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China – Hot Topics In Banking Rules: New SAFE Rules Provide More Structuring Options for Cross-Border Financing.

20 June, 2014


Legal News & Analysis – Asia Pacific – China – Regulatory & Compliance 


On May 19, 2014, the State Administration of Foreign Exchange (“SAFE”) released the Foreign Exchange Administrative Provisions on Cross-Border Security (“New Rules”). The New Rules came into effect on June 1, 2014 and fundamentally change the cross-border security regime and provide more structuring options to financiers in cross-border financing.

Key Changes 

As defined under the New Rules, “cross-border security” means the security which may result in cross-border payment or cross-border title transfer of collateral, including (i) a security provided by an onshore security provider for a debt owed by an offshore debtor to an offshore creditor (“Outward Security for Offshore Lending”); (ii) a security provided by an offshore security provider for a debt owed by an onshore debtor to an onshore creditor (“Inward Security for Onshore Lending”); and (iii) other types of cross-border security.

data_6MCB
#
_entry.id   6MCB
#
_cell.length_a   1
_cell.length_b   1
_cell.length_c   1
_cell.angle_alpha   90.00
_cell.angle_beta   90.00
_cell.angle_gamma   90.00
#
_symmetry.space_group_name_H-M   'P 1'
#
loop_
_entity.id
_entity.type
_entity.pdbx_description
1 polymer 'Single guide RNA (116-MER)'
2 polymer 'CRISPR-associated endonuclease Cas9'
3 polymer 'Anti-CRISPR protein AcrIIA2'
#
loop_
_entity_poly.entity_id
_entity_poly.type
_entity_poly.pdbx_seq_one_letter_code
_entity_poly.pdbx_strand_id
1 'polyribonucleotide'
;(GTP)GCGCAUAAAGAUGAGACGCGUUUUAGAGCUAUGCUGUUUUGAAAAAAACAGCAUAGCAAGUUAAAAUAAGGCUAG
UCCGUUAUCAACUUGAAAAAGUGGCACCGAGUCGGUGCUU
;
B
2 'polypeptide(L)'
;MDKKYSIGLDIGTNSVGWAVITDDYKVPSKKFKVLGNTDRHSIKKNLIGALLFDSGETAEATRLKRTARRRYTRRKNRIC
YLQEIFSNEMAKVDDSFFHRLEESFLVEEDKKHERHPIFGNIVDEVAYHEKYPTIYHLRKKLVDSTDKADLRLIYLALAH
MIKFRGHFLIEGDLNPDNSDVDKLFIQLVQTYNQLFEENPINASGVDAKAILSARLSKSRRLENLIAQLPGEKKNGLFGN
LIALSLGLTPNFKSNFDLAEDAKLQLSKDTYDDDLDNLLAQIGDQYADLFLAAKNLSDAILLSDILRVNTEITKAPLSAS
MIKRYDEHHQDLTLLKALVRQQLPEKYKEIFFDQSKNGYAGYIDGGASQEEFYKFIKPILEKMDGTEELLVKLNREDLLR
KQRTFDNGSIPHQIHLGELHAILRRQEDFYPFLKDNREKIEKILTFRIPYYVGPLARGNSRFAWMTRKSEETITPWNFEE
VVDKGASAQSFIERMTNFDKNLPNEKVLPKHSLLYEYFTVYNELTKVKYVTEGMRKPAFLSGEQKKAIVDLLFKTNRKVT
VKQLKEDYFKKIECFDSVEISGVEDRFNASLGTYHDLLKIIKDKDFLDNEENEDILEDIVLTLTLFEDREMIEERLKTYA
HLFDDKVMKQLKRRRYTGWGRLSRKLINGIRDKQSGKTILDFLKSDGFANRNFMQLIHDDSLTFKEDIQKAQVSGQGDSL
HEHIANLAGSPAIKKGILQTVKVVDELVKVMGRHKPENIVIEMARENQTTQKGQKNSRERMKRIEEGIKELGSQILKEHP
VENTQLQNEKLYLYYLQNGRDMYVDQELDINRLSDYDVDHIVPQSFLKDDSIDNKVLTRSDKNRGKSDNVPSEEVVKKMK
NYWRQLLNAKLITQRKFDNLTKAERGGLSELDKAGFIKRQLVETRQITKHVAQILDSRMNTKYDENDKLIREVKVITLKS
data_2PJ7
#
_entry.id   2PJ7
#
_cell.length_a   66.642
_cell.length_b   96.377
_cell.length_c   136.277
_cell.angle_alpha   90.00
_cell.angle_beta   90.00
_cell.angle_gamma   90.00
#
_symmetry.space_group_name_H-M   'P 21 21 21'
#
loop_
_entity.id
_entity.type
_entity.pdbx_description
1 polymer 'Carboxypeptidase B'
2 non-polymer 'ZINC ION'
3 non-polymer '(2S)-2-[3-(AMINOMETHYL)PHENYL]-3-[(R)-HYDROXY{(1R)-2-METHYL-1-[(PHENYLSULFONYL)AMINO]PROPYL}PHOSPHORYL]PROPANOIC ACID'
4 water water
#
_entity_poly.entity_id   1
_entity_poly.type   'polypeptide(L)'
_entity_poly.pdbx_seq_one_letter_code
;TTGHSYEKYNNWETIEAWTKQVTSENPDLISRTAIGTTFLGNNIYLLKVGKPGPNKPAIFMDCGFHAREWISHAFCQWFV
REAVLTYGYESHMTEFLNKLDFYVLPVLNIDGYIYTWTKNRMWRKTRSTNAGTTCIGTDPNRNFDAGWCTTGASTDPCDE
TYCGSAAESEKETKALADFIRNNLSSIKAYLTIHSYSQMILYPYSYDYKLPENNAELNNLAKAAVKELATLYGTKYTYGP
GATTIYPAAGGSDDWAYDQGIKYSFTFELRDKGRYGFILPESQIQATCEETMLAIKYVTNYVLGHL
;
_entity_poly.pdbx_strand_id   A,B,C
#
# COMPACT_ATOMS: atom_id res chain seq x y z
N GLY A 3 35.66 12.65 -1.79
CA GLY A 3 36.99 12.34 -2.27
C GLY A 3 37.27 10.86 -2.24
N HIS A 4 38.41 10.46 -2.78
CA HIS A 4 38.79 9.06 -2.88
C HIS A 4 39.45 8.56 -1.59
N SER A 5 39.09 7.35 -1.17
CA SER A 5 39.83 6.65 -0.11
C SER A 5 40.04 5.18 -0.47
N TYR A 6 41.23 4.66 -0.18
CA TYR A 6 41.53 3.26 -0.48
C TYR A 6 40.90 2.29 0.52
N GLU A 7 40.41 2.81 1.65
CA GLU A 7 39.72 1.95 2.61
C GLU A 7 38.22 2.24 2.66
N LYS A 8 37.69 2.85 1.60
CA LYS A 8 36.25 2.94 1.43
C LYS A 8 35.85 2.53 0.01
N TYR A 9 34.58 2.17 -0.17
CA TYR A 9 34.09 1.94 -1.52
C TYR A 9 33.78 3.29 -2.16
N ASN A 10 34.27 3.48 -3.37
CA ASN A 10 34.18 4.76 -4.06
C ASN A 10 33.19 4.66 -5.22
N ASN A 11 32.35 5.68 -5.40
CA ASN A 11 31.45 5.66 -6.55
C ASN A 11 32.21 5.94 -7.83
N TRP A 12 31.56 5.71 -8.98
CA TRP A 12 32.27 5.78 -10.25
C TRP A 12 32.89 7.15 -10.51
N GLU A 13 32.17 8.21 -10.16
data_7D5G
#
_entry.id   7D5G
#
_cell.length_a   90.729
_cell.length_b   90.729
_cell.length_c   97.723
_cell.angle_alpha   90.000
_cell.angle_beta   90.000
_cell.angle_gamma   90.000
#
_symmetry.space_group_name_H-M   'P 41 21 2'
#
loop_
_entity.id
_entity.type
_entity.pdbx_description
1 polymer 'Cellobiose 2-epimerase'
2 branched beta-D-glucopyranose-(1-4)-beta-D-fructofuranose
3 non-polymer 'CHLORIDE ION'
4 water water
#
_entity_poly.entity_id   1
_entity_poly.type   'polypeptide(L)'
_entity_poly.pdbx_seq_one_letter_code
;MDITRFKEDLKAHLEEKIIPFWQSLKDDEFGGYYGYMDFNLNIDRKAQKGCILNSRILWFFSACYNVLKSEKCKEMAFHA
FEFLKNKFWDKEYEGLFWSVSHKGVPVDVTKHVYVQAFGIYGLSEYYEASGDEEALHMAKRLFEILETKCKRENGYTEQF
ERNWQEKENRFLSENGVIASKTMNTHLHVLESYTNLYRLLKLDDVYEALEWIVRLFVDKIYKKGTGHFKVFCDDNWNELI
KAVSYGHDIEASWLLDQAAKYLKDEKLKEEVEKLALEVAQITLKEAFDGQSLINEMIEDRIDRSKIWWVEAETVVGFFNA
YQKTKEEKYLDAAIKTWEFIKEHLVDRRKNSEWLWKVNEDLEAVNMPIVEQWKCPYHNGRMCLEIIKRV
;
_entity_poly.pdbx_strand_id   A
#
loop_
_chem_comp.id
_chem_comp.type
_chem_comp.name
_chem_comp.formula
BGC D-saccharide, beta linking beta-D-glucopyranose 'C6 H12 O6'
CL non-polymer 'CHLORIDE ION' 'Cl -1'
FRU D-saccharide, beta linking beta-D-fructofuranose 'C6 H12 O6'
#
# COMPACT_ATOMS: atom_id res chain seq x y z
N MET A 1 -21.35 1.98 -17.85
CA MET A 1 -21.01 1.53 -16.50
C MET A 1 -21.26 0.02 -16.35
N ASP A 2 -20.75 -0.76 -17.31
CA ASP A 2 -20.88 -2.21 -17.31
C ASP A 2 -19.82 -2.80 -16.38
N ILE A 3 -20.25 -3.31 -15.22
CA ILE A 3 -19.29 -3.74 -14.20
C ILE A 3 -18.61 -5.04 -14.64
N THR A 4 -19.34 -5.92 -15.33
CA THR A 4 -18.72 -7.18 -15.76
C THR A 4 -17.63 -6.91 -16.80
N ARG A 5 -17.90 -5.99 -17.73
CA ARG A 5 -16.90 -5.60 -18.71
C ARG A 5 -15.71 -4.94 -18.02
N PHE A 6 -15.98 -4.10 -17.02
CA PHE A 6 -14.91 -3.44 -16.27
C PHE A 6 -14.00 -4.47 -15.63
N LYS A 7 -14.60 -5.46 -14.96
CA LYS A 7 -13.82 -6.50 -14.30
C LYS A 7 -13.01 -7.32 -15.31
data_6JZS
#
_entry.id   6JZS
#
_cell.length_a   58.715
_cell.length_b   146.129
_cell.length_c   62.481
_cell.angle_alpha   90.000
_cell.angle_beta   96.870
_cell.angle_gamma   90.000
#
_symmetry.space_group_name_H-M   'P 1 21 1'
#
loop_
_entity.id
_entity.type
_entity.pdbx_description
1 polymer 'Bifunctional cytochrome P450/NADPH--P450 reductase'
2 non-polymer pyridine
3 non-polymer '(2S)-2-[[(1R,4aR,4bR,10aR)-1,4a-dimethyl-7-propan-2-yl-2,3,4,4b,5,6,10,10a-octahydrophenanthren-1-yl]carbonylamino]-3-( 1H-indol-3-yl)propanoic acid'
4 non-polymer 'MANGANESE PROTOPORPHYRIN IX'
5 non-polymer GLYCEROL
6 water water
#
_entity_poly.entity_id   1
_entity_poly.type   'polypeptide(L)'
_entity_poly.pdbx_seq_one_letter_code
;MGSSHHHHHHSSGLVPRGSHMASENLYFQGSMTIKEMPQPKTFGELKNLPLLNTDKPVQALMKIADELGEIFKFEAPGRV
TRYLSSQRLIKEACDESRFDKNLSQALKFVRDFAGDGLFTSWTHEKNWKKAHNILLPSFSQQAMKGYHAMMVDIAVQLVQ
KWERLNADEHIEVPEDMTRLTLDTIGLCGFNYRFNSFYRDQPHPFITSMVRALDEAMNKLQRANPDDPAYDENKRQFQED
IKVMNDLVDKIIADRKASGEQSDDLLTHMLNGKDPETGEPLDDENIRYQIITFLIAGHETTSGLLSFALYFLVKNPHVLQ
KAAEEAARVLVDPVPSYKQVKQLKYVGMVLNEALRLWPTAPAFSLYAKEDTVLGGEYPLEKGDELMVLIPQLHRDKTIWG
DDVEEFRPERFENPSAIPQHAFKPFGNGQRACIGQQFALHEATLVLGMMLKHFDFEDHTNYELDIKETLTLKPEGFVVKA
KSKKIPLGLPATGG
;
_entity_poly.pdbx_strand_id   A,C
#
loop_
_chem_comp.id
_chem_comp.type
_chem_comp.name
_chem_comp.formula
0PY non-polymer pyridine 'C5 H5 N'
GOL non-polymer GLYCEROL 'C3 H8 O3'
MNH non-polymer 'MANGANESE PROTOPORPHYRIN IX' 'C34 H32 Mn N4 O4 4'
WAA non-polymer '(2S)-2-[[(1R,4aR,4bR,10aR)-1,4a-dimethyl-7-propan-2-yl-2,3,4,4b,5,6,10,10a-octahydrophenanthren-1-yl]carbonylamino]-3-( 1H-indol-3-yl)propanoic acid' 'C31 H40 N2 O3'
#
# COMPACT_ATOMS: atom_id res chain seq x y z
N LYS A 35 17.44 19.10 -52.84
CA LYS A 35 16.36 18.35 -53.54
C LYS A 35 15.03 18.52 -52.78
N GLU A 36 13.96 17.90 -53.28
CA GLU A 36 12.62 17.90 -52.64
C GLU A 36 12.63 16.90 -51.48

The New Rules substantially streamline the SAFE administration on cross-border security: 

1. Qualification Requirement 

In relation to the Outward Security for Offshore Lending, SAFE has removed the requirement of pre-approval, quota limitation, financial test (e.g. the profitability of the debtor), shareholding relations between security providers and secured parties and other qualification requirements (to be further discussed below). 

In relation to the Inward Security for Onshore Lending, before the enactment of the New Rules, only foreign invested enterprises and domestic enterprises which have obtained a special quota from SAFE may borrow onshore loans secured by offshore security providers from onshore financial institutions. Now, all types of non-financial institutions registered in PRC may borrow this type of loan. That said, only financial institutions registered in PRC (which is generally regarded as entities holding license from a financial regulator, like CBRC, CSRC or CIRC) are qualified lenders of this type of loans. In another words, domestic inter-company debts (including entrustment loan) or individual debts are still not permitted to take offshore security.